4814. And it came to pass in this time. That this signifies the state of the things that follow, is evident from the signification of "time," as being state (see n. 2625, 2788, 2837, 3254, 3356, 3404, 3938). That it is the state of the things that follow, is signified by its being said "it came to pass in this time," for what came to pass is related in what follows. Moreover, the things which follow in a series flow from those which precede, for in the preceding chapter it is said of the sons of Jacob that they sold Joseph, and that Judah persuaded them to do it; of whom it is said in that chapter, "And Judah said unto his brethren, What gain is it if we slay our brother, and conceal his blood? Come and let us sell him to the Ishmaelites" (verses 26, 27), whereby was signified that the Divine truth was alienated by them, especially by Judah, by whom is there signified in the proximate sense the tribe of Judah, and in general the depraved in the church who are against all good whatever (n. 4750, 4751). This is referred to by its being said "in this time," for the subject now treated of is Judah, and his sons by the Canaanite woman, and afterward by Tamar his daughter-in-law; and by these things in the internal sense is described the tribe of Judah in respect to the things of the church instituted with that tribe.
 That by "time" is signified state, and hence by its "coming to pass in this time," the state of the things that follow, cannot but appear strange; for the reason that it cannot be comprehended how the notion of time can be changed into the notion of state, or that when "time" occurs in the Word, something relating to state is to be understood. But be it known that the thoughts of angels do not derive anything from time or from space, because they are in heaven; for when they left the world, they left also the notion of time and space, and put on notions of state, that is, of the state of good and truth. Wherefore when man reads the Word and then thinks of time and of the things belonging to time, the angels with him do not perceive anything of time, but perceive instead the things that are of state, which also correspond thereto. Neither does man in his interior thought perceive time, but only in his exterior, as may appear from the state of man when his exterior thought is lulled to rest, that is, when he is sleeping; and also from various other experiences.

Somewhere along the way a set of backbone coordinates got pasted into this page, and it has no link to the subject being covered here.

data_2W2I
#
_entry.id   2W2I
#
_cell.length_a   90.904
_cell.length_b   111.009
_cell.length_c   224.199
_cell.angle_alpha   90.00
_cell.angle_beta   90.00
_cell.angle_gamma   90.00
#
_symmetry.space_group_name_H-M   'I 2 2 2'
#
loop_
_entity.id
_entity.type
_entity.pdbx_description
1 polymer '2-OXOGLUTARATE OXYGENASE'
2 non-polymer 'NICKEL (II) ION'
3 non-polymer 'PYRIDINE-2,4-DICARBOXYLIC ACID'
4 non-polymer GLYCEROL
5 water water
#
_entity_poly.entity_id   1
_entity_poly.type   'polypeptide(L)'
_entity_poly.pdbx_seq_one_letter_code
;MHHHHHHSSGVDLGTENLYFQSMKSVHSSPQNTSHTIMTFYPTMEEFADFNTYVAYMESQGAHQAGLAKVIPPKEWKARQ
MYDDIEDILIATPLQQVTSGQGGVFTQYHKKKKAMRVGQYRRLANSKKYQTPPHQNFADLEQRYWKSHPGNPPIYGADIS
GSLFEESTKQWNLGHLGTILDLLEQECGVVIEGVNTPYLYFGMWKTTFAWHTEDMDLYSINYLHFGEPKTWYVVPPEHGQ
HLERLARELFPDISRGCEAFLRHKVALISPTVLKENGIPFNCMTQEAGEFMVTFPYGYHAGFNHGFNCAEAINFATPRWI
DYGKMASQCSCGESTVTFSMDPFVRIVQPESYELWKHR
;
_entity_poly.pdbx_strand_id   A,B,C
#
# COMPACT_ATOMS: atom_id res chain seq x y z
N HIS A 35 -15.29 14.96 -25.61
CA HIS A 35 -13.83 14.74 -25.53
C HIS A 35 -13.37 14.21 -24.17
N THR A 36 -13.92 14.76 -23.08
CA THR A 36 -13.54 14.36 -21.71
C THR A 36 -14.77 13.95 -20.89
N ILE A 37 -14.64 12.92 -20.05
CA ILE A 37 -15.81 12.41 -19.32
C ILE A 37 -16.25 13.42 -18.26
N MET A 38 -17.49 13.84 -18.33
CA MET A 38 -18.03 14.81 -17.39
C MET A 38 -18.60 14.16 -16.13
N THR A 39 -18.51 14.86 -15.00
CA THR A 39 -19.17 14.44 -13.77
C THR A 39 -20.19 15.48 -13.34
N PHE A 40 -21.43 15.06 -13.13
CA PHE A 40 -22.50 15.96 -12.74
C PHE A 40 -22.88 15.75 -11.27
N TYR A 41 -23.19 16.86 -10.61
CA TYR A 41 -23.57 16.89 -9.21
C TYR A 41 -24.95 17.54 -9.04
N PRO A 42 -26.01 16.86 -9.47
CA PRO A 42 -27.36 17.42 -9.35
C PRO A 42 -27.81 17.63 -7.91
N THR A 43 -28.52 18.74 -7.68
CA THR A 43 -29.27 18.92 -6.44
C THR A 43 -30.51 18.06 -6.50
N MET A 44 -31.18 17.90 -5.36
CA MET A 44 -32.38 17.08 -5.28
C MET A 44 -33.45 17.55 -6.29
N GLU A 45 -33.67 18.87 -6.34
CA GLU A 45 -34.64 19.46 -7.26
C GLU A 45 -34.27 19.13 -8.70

But be it known that there are in general two states, a state of good and a state of truth. The state of good is called a state of being, but the state of truth a state of coming into existence; for being is of good, and the derivative coming into existence is of truth. Space corresponds to the state of being, and time to the state of coming into existence. Hence it may be seen that when man reads "and it came to pass in this time," the angels with him can by no means perceive these words as man does. So likewise in other instances. For whatever is written in the Word is of such a nature that with angels it is turned into a corresponding sense, which does not at all appear in the sense of the letter; because what is worldly of the sense of the letter is turned into what is spiritual of the internal sense.